7. A bare reading of the written statement of the Railway Administration in this case will show that even according to them, the goods were transported in a water-tight wagon. In view of the fact that the extensive arguments were advanced by the learned counsel for the appellants on the extent of the obligation of the Railway Administration it will be proper to refer to the pleadings of the defendants. In paragraph 3 of the written statement it is stated:
'It is submitted that the goods was transhipped in a wagon which was watertight and thereon it was carried in the same wagon till destruction (probably destination) without exposing the bags to rain and these defendants are not liable for the loss if any.'
In paragraph 4 of the written statement it is stated:
'The wagons arrived without tampering to Tirora, and the water must have entered the crevices of flap doors of the wagons, due to strong wind and speed of the rain, and intensity of rains which could not be checked in spite of due care and caution of a prudent man, carrying his goods in a water-tight wagon.'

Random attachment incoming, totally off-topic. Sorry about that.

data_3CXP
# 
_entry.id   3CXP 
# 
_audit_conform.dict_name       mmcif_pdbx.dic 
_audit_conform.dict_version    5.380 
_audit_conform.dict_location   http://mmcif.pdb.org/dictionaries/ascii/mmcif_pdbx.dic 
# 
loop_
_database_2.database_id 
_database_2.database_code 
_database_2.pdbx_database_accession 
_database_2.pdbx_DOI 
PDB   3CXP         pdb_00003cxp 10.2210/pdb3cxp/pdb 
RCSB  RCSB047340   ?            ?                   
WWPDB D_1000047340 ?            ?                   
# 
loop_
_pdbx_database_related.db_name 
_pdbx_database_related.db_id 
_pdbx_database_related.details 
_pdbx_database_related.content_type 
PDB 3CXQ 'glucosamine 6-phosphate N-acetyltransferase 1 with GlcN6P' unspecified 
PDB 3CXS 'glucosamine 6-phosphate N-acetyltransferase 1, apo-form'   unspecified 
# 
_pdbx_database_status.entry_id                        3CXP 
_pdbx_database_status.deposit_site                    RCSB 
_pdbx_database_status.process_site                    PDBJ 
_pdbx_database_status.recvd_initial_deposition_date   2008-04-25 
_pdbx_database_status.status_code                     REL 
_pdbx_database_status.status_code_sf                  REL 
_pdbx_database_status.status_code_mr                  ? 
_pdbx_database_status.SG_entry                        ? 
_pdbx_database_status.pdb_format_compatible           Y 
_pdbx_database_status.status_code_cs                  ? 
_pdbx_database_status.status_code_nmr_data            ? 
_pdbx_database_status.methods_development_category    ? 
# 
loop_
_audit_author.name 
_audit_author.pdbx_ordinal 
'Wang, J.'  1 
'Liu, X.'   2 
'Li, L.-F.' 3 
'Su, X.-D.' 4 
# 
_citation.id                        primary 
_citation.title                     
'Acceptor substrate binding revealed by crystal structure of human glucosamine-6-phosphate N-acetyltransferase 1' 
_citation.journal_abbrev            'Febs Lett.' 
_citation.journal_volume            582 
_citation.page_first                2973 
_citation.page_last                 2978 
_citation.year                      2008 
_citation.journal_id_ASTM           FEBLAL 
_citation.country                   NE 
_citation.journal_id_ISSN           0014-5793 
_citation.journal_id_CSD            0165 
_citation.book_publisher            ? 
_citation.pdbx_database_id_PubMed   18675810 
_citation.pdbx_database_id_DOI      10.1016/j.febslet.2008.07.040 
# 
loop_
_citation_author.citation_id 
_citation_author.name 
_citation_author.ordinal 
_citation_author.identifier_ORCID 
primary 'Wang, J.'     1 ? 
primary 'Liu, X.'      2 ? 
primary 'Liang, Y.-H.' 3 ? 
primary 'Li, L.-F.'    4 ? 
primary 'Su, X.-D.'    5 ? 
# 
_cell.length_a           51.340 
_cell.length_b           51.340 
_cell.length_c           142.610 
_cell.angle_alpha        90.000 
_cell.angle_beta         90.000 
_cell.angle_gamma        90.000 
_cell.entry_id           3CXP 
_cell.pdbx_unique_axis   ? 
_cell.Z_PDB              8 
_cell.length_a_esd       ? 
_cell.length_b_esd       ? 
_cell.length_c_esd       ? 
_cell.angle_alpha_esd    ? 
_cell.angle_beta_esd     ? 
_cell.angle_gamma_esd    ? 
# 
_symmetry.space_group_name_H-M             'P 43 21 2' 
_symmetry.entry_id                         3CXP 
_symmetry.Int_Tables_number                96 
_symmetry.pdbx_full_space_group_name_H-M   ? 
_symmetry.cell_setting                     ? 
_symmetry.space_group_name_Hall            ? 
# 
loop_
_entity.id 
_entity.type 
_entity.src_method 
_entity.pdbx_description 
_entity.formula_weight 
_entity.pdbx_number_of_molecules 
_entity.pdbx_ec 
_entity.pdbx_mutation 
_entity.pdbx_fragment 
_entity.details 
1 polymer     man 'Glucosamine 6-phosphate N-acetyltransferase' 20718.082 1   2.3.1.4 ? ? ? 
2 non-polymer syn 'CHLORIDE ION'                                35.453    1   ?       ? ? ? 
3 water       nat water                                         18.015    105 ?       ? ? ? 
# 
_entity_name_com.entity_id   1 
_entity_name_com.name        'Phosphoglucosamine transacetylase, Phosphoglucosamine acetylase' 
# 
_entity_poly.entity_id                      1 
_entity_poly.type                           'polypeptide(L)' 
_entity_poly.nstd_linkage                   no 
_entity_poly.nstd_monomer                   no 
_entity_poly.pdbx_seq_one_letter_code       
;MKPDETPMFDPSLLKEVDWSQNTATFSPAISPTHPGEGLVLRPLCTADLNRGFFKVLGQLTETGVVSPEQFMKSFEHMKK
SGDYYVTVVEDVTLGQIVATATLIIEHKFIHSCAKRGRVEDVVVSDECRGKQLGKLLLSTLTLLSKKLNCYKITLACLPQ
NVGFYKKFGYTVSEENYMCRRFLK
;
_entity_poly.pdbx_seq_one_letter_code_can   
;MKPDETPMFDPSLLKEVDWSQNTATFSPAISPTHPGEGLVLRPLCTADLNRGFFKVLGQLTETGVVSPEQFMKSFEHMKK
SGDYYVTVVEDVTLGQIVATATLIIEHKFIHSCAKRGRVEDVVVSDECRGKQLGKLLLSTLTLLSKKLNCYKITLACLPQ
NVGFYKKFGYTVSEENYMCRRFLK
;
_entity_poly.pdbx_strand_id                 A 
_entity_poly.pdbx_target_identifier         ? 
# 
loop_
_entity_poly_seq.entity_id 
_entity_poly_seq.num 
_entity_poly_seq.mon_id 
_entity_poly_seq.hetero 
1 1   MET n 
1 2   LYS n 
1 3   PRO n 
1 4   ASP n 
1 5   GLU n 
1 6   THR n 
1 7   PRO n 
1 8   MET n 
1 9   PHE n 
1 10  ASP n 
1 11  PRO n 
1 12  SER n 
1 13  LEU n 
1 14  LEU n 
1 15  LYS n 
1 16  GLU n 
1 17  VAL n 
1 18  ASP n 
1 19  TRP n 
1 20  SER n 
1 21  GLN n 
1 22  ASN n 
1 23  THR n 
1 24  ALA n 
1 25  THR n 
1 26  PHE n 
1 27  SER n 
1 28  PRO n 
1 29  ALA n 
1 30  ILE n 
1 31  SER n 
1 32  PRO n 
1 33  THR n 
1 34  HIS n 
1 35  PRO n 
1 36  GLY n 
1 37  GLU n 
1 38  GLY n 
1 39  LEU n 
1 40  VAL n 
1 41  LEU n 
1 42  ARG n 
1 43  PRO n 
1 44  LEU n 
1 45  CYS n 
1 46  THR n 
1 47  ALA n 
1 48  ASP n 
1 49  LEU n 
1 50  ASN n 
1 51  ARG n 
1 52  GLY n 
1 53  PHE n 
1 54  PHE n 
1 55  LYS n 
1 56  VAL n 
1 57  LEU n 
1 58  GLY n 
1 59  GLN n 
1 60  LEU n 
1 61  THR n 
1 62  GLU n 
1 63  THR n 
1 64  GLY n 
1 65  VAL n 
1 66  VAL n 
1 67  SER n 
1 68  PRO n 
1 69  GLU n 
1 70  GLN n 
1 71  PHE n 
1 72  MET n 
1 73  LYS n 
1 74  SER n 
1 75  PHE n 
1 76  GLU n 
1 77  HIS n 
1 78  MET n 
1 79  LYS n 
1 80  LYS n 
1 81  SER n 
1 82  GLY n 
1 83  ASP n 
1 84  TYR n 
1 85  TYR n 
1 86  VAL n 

The defence, therefore, is not that the Railway Administration was not bound to carry the goods in a water-tight wagon. The absence of negligence on the part of' the Railway Administration was sought to be made out on the basis of the fact that the Railway Administration had carried the goods in a water-tight wagon and very likely the water must have entered the crevices of the flap door of the wagon due to strong wind and intensity of rains. On this statement, it is therefore, clear that the damage to the consignment of the plaintiff was caused by the rain water. But the liability for such damage is sought to be avoided by saying that the force of the wind and intensity of the rains were such that in spite of the wagon being water-tight, water entered into it. It is true that the lower appellate Court has observed that Railway Rules provide that for carriage of goods during monsoon, it is the duty of the Railway servants to provide water-tight wagons for goods which are liable to be damaged by water. In so far as these observations of the learned Judge are concerned, the grievance of the appellant appears to be justified because none of the parties has been able to produce any such rules. But merely because those observations appear to be erroneous, the conclusion reached by the learned Judge is not vitiated. On evidence, the learned Judge has come to the conclusion that negligence of the Railway Administration has been proved. It is at this stage that the learned counsel wants to take recourse to the provisions of Sections 74-A and 74-C of the Railways Act. Section 74-A of the Railways Act is as follows: